Elevated but nondiabetic glucose levels, including impaired fasting glucose (IFG), 2-hour impaired glucose tolerance (IGT), and glycosylated hemoglobin A1c (HbA1c), are associated with increased risk for all-cause mortality. However, the glucose measures may differ in their abilities to predict adverse outcomes. The World Health Organization (WHO) and the American Diabetes Association (ADA) also differ in their definitions of IFG, and it remains unclear which definition best predicts future adverse outcomes. The objective of this study was to evaluate the prognostic value of different cut-points of prediabetic glucose measures for predicting all-cause mortality in individuals without diabetes. In databases including MEDLINE, PubMed, Embase, Clinicaltrials.gov, WHO International Clinical Trials Registry Platform, and Cochrane, we searched prospective cohort studies with minimum 3 years of follow-up, in adults without diabetes at enrollment. Data from eligible studies were pooled to synthesize results for each glucose measure. Random effect regression model was used to calculate pooled hazard ratio or relative risk for all-cause mortality. We screened over 4,000 abstracts and identified 170 eligible studies with mean follow-up of 10.2 years. Compared with individuals with normal glycemia, those with IFG defined by the WHO criteria had 1.14 times increased risk for all-cause mortality. There was no significant increase in mortality risk among those with IFG diagnosed by the ADA criteria. Individuals with IGT had 1.17 times higher risk for all-cause mortality compared with individuals with normal glycemia. HbA1c as low as 5.5% was associated with an increased risk for mortality. The WHO criteria for IFG seems to have better predictive value for all-cause mortality than the ADA criteria. Furthermore, individuals with HbA1c levels at 5.5% may have higher risk for mortality.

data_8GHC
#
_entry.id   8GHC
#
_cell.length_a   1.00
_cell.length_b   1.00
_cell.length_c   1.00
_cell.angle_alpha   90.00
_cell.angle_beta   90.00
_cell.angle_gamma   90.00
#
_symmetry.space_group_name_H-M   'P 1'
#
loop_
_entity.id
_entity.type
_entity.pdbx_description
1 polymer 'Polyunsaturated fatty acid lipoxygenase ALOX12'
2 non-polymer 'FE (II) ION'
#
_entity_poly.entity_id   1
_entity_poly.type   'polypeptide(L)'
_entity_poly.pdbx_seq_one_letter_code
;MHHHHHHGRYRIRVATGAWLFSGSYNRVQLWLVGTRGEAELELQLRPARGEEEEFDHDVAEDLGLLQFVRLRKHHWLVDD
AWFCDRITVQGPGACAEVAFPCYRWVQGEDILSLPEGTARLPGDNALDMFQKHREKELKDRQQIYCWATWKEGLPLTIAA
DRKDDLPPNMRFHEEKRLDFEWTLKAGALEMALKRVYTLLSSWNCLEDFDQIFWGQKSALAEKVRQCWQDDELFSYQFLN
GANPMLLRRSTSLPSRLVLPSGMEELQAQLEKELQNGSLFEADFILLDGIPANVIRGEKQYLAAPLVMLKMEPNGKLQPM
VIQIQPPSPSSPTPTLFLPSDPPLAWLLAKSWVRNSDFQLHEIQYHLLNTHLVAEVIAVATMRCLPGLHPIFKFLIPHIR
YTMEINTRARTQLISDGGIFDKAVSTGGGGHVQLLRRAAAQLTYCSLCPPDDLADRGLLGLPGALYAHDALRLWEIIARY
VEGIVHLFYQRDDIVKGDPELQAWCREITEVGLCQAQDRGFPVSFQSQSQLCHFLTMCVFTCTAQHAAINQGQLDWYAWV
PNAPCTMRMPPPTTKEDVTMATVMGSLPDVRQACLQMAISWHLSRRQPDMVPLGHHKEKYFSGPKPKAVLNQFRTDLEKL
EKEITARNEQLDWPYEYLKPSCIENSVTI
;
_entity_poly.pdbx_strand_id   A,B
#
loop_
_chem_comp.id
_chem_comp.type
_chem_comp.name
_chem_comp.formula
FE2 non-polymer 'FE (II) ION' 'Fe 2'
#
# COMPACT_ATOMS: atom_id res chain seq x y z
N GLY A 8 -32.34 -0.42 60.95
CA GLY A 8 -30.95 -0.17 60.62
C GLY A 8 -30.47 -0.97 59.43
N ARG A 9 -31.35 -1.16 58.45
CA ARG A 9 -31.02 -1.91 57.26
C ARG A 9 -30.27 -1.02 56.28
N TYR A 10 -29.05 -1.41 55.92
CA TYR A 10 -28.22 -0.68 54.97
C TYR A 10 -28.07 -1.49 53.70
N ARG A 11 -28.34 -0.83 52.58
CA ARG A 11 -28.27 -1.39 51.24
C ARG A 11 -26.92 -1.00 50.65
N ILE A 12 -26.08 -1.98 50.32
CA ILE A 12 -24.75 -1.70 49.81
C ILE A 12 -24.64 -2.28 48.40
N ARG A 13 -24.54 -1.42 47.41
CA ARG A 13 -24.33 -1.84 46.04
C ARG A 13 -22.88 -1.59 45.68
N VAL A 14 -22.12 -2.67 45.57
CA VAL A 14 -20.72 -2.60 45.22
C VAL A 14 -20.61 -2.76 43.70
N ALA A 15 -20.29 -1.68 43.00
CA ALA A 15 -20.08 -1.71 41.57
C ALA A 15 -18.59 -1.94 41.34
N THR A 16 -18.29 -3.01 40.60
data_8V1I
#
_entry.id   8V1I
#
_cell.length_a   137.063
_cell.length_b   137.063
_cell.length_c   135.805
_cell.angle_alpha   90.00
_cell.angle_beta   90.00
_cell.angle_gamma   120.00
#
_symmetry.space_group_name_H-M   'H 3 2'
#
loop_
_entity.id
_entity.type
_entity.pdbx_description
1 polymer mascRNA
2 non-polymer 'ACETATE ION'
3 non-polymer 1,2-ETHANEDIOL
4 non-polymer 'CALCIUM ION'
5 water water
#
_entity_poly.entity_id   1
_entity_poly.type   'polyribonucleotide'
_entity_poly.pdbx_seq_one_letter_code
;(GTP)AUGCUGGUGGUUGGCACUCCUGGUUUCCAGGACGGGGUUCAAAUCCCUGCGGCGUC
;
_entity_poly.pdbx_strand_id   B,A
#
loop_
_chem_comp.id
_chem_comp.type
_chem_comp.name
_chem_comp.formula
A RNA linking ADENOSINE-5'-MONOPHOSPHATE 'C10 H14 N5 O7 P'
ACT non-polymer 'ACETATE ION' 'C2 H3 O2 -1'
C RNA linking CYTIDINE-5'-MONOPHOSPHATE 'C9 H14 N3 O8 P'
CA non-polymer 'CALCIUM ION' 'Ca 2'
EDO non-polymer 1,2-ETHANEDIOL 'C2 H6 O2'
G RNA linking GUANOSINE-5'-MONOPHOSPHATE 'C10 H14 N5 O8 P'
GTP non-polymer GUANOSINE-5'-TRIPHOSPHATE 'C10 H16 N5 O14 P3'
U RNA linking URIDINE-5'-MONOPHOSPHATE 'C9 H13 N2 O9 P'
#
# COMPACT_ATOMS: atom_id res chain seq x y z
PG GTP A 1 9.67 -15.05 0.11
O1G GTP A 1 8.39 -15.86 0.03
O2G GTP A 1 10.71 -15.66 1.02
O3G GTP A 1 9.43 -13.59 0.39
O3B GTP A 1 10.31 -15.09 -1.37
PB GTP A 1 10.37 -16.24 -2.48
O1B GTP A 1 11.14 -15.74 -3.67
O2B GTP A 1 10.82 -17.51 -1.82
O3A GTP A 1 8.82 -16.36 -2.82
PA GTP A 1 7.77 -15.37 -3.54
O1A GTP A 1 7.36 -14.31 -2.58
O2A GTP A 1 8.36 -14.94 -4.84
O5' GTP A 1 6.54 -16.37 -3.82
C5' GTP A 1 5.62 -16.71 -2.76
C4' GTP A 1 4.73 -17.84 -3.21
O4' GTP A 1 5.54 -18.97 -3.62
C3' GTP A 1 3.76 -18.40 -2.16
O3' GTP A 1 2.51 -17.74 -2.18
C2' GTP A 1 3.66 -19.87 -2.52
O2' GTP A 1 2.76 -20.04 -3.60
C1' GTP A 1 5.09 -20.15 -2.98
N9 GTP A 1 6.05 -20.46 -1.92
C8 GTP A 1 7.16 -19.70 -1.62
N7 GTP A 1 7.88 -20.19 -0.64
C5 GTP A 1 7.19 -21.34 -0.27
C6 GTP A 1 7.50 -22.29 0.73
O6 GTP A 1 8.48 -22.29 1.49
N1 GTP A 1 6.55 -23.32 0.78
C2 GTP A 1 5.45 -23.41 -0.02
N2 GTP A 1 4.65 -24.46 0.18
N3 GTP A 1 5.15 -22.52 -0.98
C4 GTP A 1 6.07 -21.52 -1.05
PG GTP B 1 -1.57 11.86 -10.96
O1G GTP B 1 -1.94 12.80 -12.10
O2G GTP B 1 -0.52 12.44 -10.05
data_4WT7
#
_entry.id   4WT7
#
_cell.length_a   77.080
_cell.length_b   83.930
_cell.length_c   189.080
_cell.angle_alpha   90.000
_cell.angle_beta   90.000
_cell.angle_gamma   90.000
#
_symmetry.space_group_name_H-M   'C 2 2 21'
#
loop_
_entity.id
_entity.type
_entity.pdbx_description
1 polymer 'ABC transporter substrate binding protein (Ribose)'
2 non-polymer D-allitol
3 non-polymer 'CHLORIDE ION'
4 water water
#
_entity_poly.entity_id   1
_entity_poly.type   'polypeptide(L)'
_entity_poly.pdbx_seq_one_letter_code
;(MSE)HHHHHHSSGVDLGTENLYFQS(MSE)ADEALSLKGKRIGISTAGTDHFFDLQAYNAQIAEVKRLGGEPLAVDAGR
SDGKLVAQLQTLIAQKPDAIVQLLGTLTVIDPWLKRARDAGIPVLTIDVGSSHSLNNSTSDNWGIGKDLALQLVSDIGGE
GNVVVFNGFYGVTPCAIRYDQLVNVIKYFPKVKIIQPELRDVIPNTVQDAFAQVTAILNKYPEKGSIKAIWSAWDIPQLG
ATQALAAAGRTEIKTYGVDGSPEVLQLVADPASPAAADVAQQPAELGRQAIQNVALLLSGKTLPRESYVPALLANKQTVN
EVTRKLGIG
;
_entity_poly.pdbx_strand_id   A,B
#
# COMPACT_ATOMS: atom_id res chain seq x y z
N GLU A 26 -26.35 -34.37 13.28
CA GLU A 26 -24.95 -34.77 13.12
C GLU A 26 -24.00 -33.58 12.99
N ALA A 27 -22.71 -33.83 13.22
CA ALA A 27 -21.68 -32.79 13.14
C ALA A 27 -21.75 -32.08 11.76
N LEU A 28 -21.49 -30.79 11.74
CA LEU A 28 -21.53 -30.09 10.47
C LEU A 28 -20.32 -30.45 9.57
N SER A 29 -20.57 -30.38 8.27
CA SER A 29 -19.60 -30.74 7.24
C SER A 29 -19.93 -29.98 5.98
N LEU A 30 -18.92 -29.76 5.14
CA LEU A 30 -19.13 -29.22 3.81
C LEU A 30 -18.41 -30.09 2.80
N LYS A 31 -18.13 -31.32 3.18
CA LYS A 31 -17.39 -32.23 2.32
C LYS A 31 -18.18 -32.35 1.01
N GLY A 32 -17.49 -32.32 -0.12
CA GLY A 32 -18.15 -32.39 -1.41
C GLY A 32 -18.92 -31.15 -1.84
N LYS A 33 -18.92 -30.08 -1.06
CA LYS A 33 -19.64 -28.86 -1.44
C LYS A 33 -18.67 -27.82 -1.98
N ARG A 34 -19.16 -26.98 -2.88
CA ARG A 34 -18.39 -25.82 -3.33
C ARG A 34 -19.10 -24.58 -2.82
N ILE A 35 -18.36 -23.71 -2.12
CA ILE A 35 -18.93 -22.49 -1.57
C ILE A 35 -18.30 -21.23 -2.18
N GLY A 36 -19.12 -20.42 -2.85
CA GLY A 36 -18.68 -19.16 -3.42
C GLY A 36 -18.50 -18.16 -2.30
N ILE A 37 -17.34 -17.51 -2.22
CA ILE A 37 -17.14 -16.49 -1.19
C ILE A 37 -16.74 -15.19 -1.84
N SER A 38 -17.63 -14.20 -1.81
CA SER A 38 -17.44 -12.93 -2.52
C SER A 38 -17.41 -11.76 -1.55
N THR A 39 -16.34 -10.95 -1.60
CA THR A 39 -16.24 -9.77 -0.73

M. Huang: None. U. Gujral: None. S. He: None. R. Jagannathan: None. J. Wei: None. L.R. Staimez: None. K. Narayan: None.